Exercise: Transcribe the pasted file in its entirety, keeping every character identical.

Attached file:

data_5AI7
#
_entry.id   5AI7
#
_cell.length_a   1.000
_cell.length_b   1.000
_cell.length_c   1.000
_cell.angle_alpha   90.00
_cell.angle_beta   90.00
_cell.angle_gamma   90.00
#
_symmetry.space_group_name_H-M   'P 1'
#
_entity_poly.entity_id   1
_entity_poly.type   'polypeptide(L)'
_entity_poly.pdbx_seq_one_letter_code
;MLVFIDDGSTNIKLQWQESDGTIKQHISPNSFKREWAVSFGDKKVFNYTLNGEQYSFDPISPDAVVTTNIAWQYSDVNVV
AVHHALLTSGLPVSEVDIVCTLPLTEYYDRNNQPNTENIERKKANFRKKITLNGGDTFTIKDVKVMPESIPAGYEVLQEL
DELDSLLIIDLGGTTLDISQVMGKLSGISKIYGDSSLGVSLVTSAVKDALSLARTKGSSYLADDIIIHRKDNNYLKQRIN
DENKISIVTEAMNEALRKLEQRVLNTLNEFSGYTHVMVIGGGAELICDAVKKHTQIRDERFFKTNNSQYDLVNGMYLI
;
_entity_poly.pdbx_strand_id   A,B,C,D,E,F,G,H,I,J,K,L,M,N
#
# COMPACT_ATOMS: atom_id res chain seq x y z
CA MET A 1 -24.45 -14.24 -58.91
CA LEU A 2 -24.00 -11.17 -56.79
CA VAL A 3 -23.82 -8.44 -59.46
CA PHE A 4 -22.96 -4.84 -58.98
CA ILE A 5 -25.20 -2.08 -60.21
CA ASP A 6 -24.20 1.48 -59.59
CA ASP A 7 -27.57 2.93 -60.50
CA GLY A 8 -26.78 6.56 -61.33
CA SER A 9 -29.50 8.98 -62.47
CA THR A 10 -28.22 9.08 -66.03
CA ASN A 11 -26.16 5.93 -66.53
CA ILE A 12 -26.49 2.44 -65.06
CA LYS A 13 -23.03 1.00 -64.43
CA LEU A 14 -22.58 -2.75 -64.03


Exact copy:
data_5AI7
#
_entry.id   5AI7
#
_cell.length_a   1.000
_cell.length_b   1.000
_cell.length_c   1.000
_cell.angle_alpha   90.00
_cell.angle_beta   90.00
_cell.angle_gamma   90.00
#
_symmetry.space_group_name_H-M   'P 1'
#
_entity_poly.entity_id   1
_entity_poly.type   'polypeptide(L)'
_entity_poly.pdbx_seq_one_letter_code
;MLVFIDDGSTNIKLQWQESDGTIKQHISPNSFKREWAVSFGDKKVFNYTLNGEQYSFDPISPDAVVTTNIAWQYSDVNVV
AVHHALLTSGLPVSEVDIVCTLPLTEYYDRNNQPNTENIERKKANFRKKITLNGGDTFTIKDVKVMPESIPAGYEVLQEL
DELDSLLIIDLGGTTLDISQVMGKLSGISKIYGDSSLGVSLVTSAVKDALSLARTKGSSYLADDIIIHRKDNNYLKQRIN
DENKISIVTEAMNEALRKLEQRVLNTLNEFSGYTHVMVIGGGAELICDAVKKHTQIRDERFFKTNNSQYDLVNGMYLI
;
_entity_poly.pdbx_strand_id   A,B,C,D,E,F,G,H,I,J,K,L,M,N
#
# COMPACT_ATOMS: atom_id res chain seq x y z
CA MET A 1 -24.45 -14.24 -58.91
CA LEU A 2 -24.00 -11.17 -56.79
CA VAL A 3 -23.82 -8.44 -59.46
CA PHE A 4 -22.96 -4.84 -58.98
CA ILE A 5 -25.20 -2.08 -60.21
CA ASP A 6 -24.20 1.48 -59.59
CA ASP A 7 -27.57 2.93 -60.50
CA GLY A 8 -26.78 6.56 -61.33
CA SER A 9 -29.50 8.98 -62.47
CA THR A 10 -28.22 9.08 -66.03
CA ASN A 11 -26.16 5.93 -66.53
CA ILE A 12 -26.49 2.44 -65.06
CA LYS A 13 -23.03 1.00 -64.43
CA LEU A 14 -22.58 -2.75 -64.03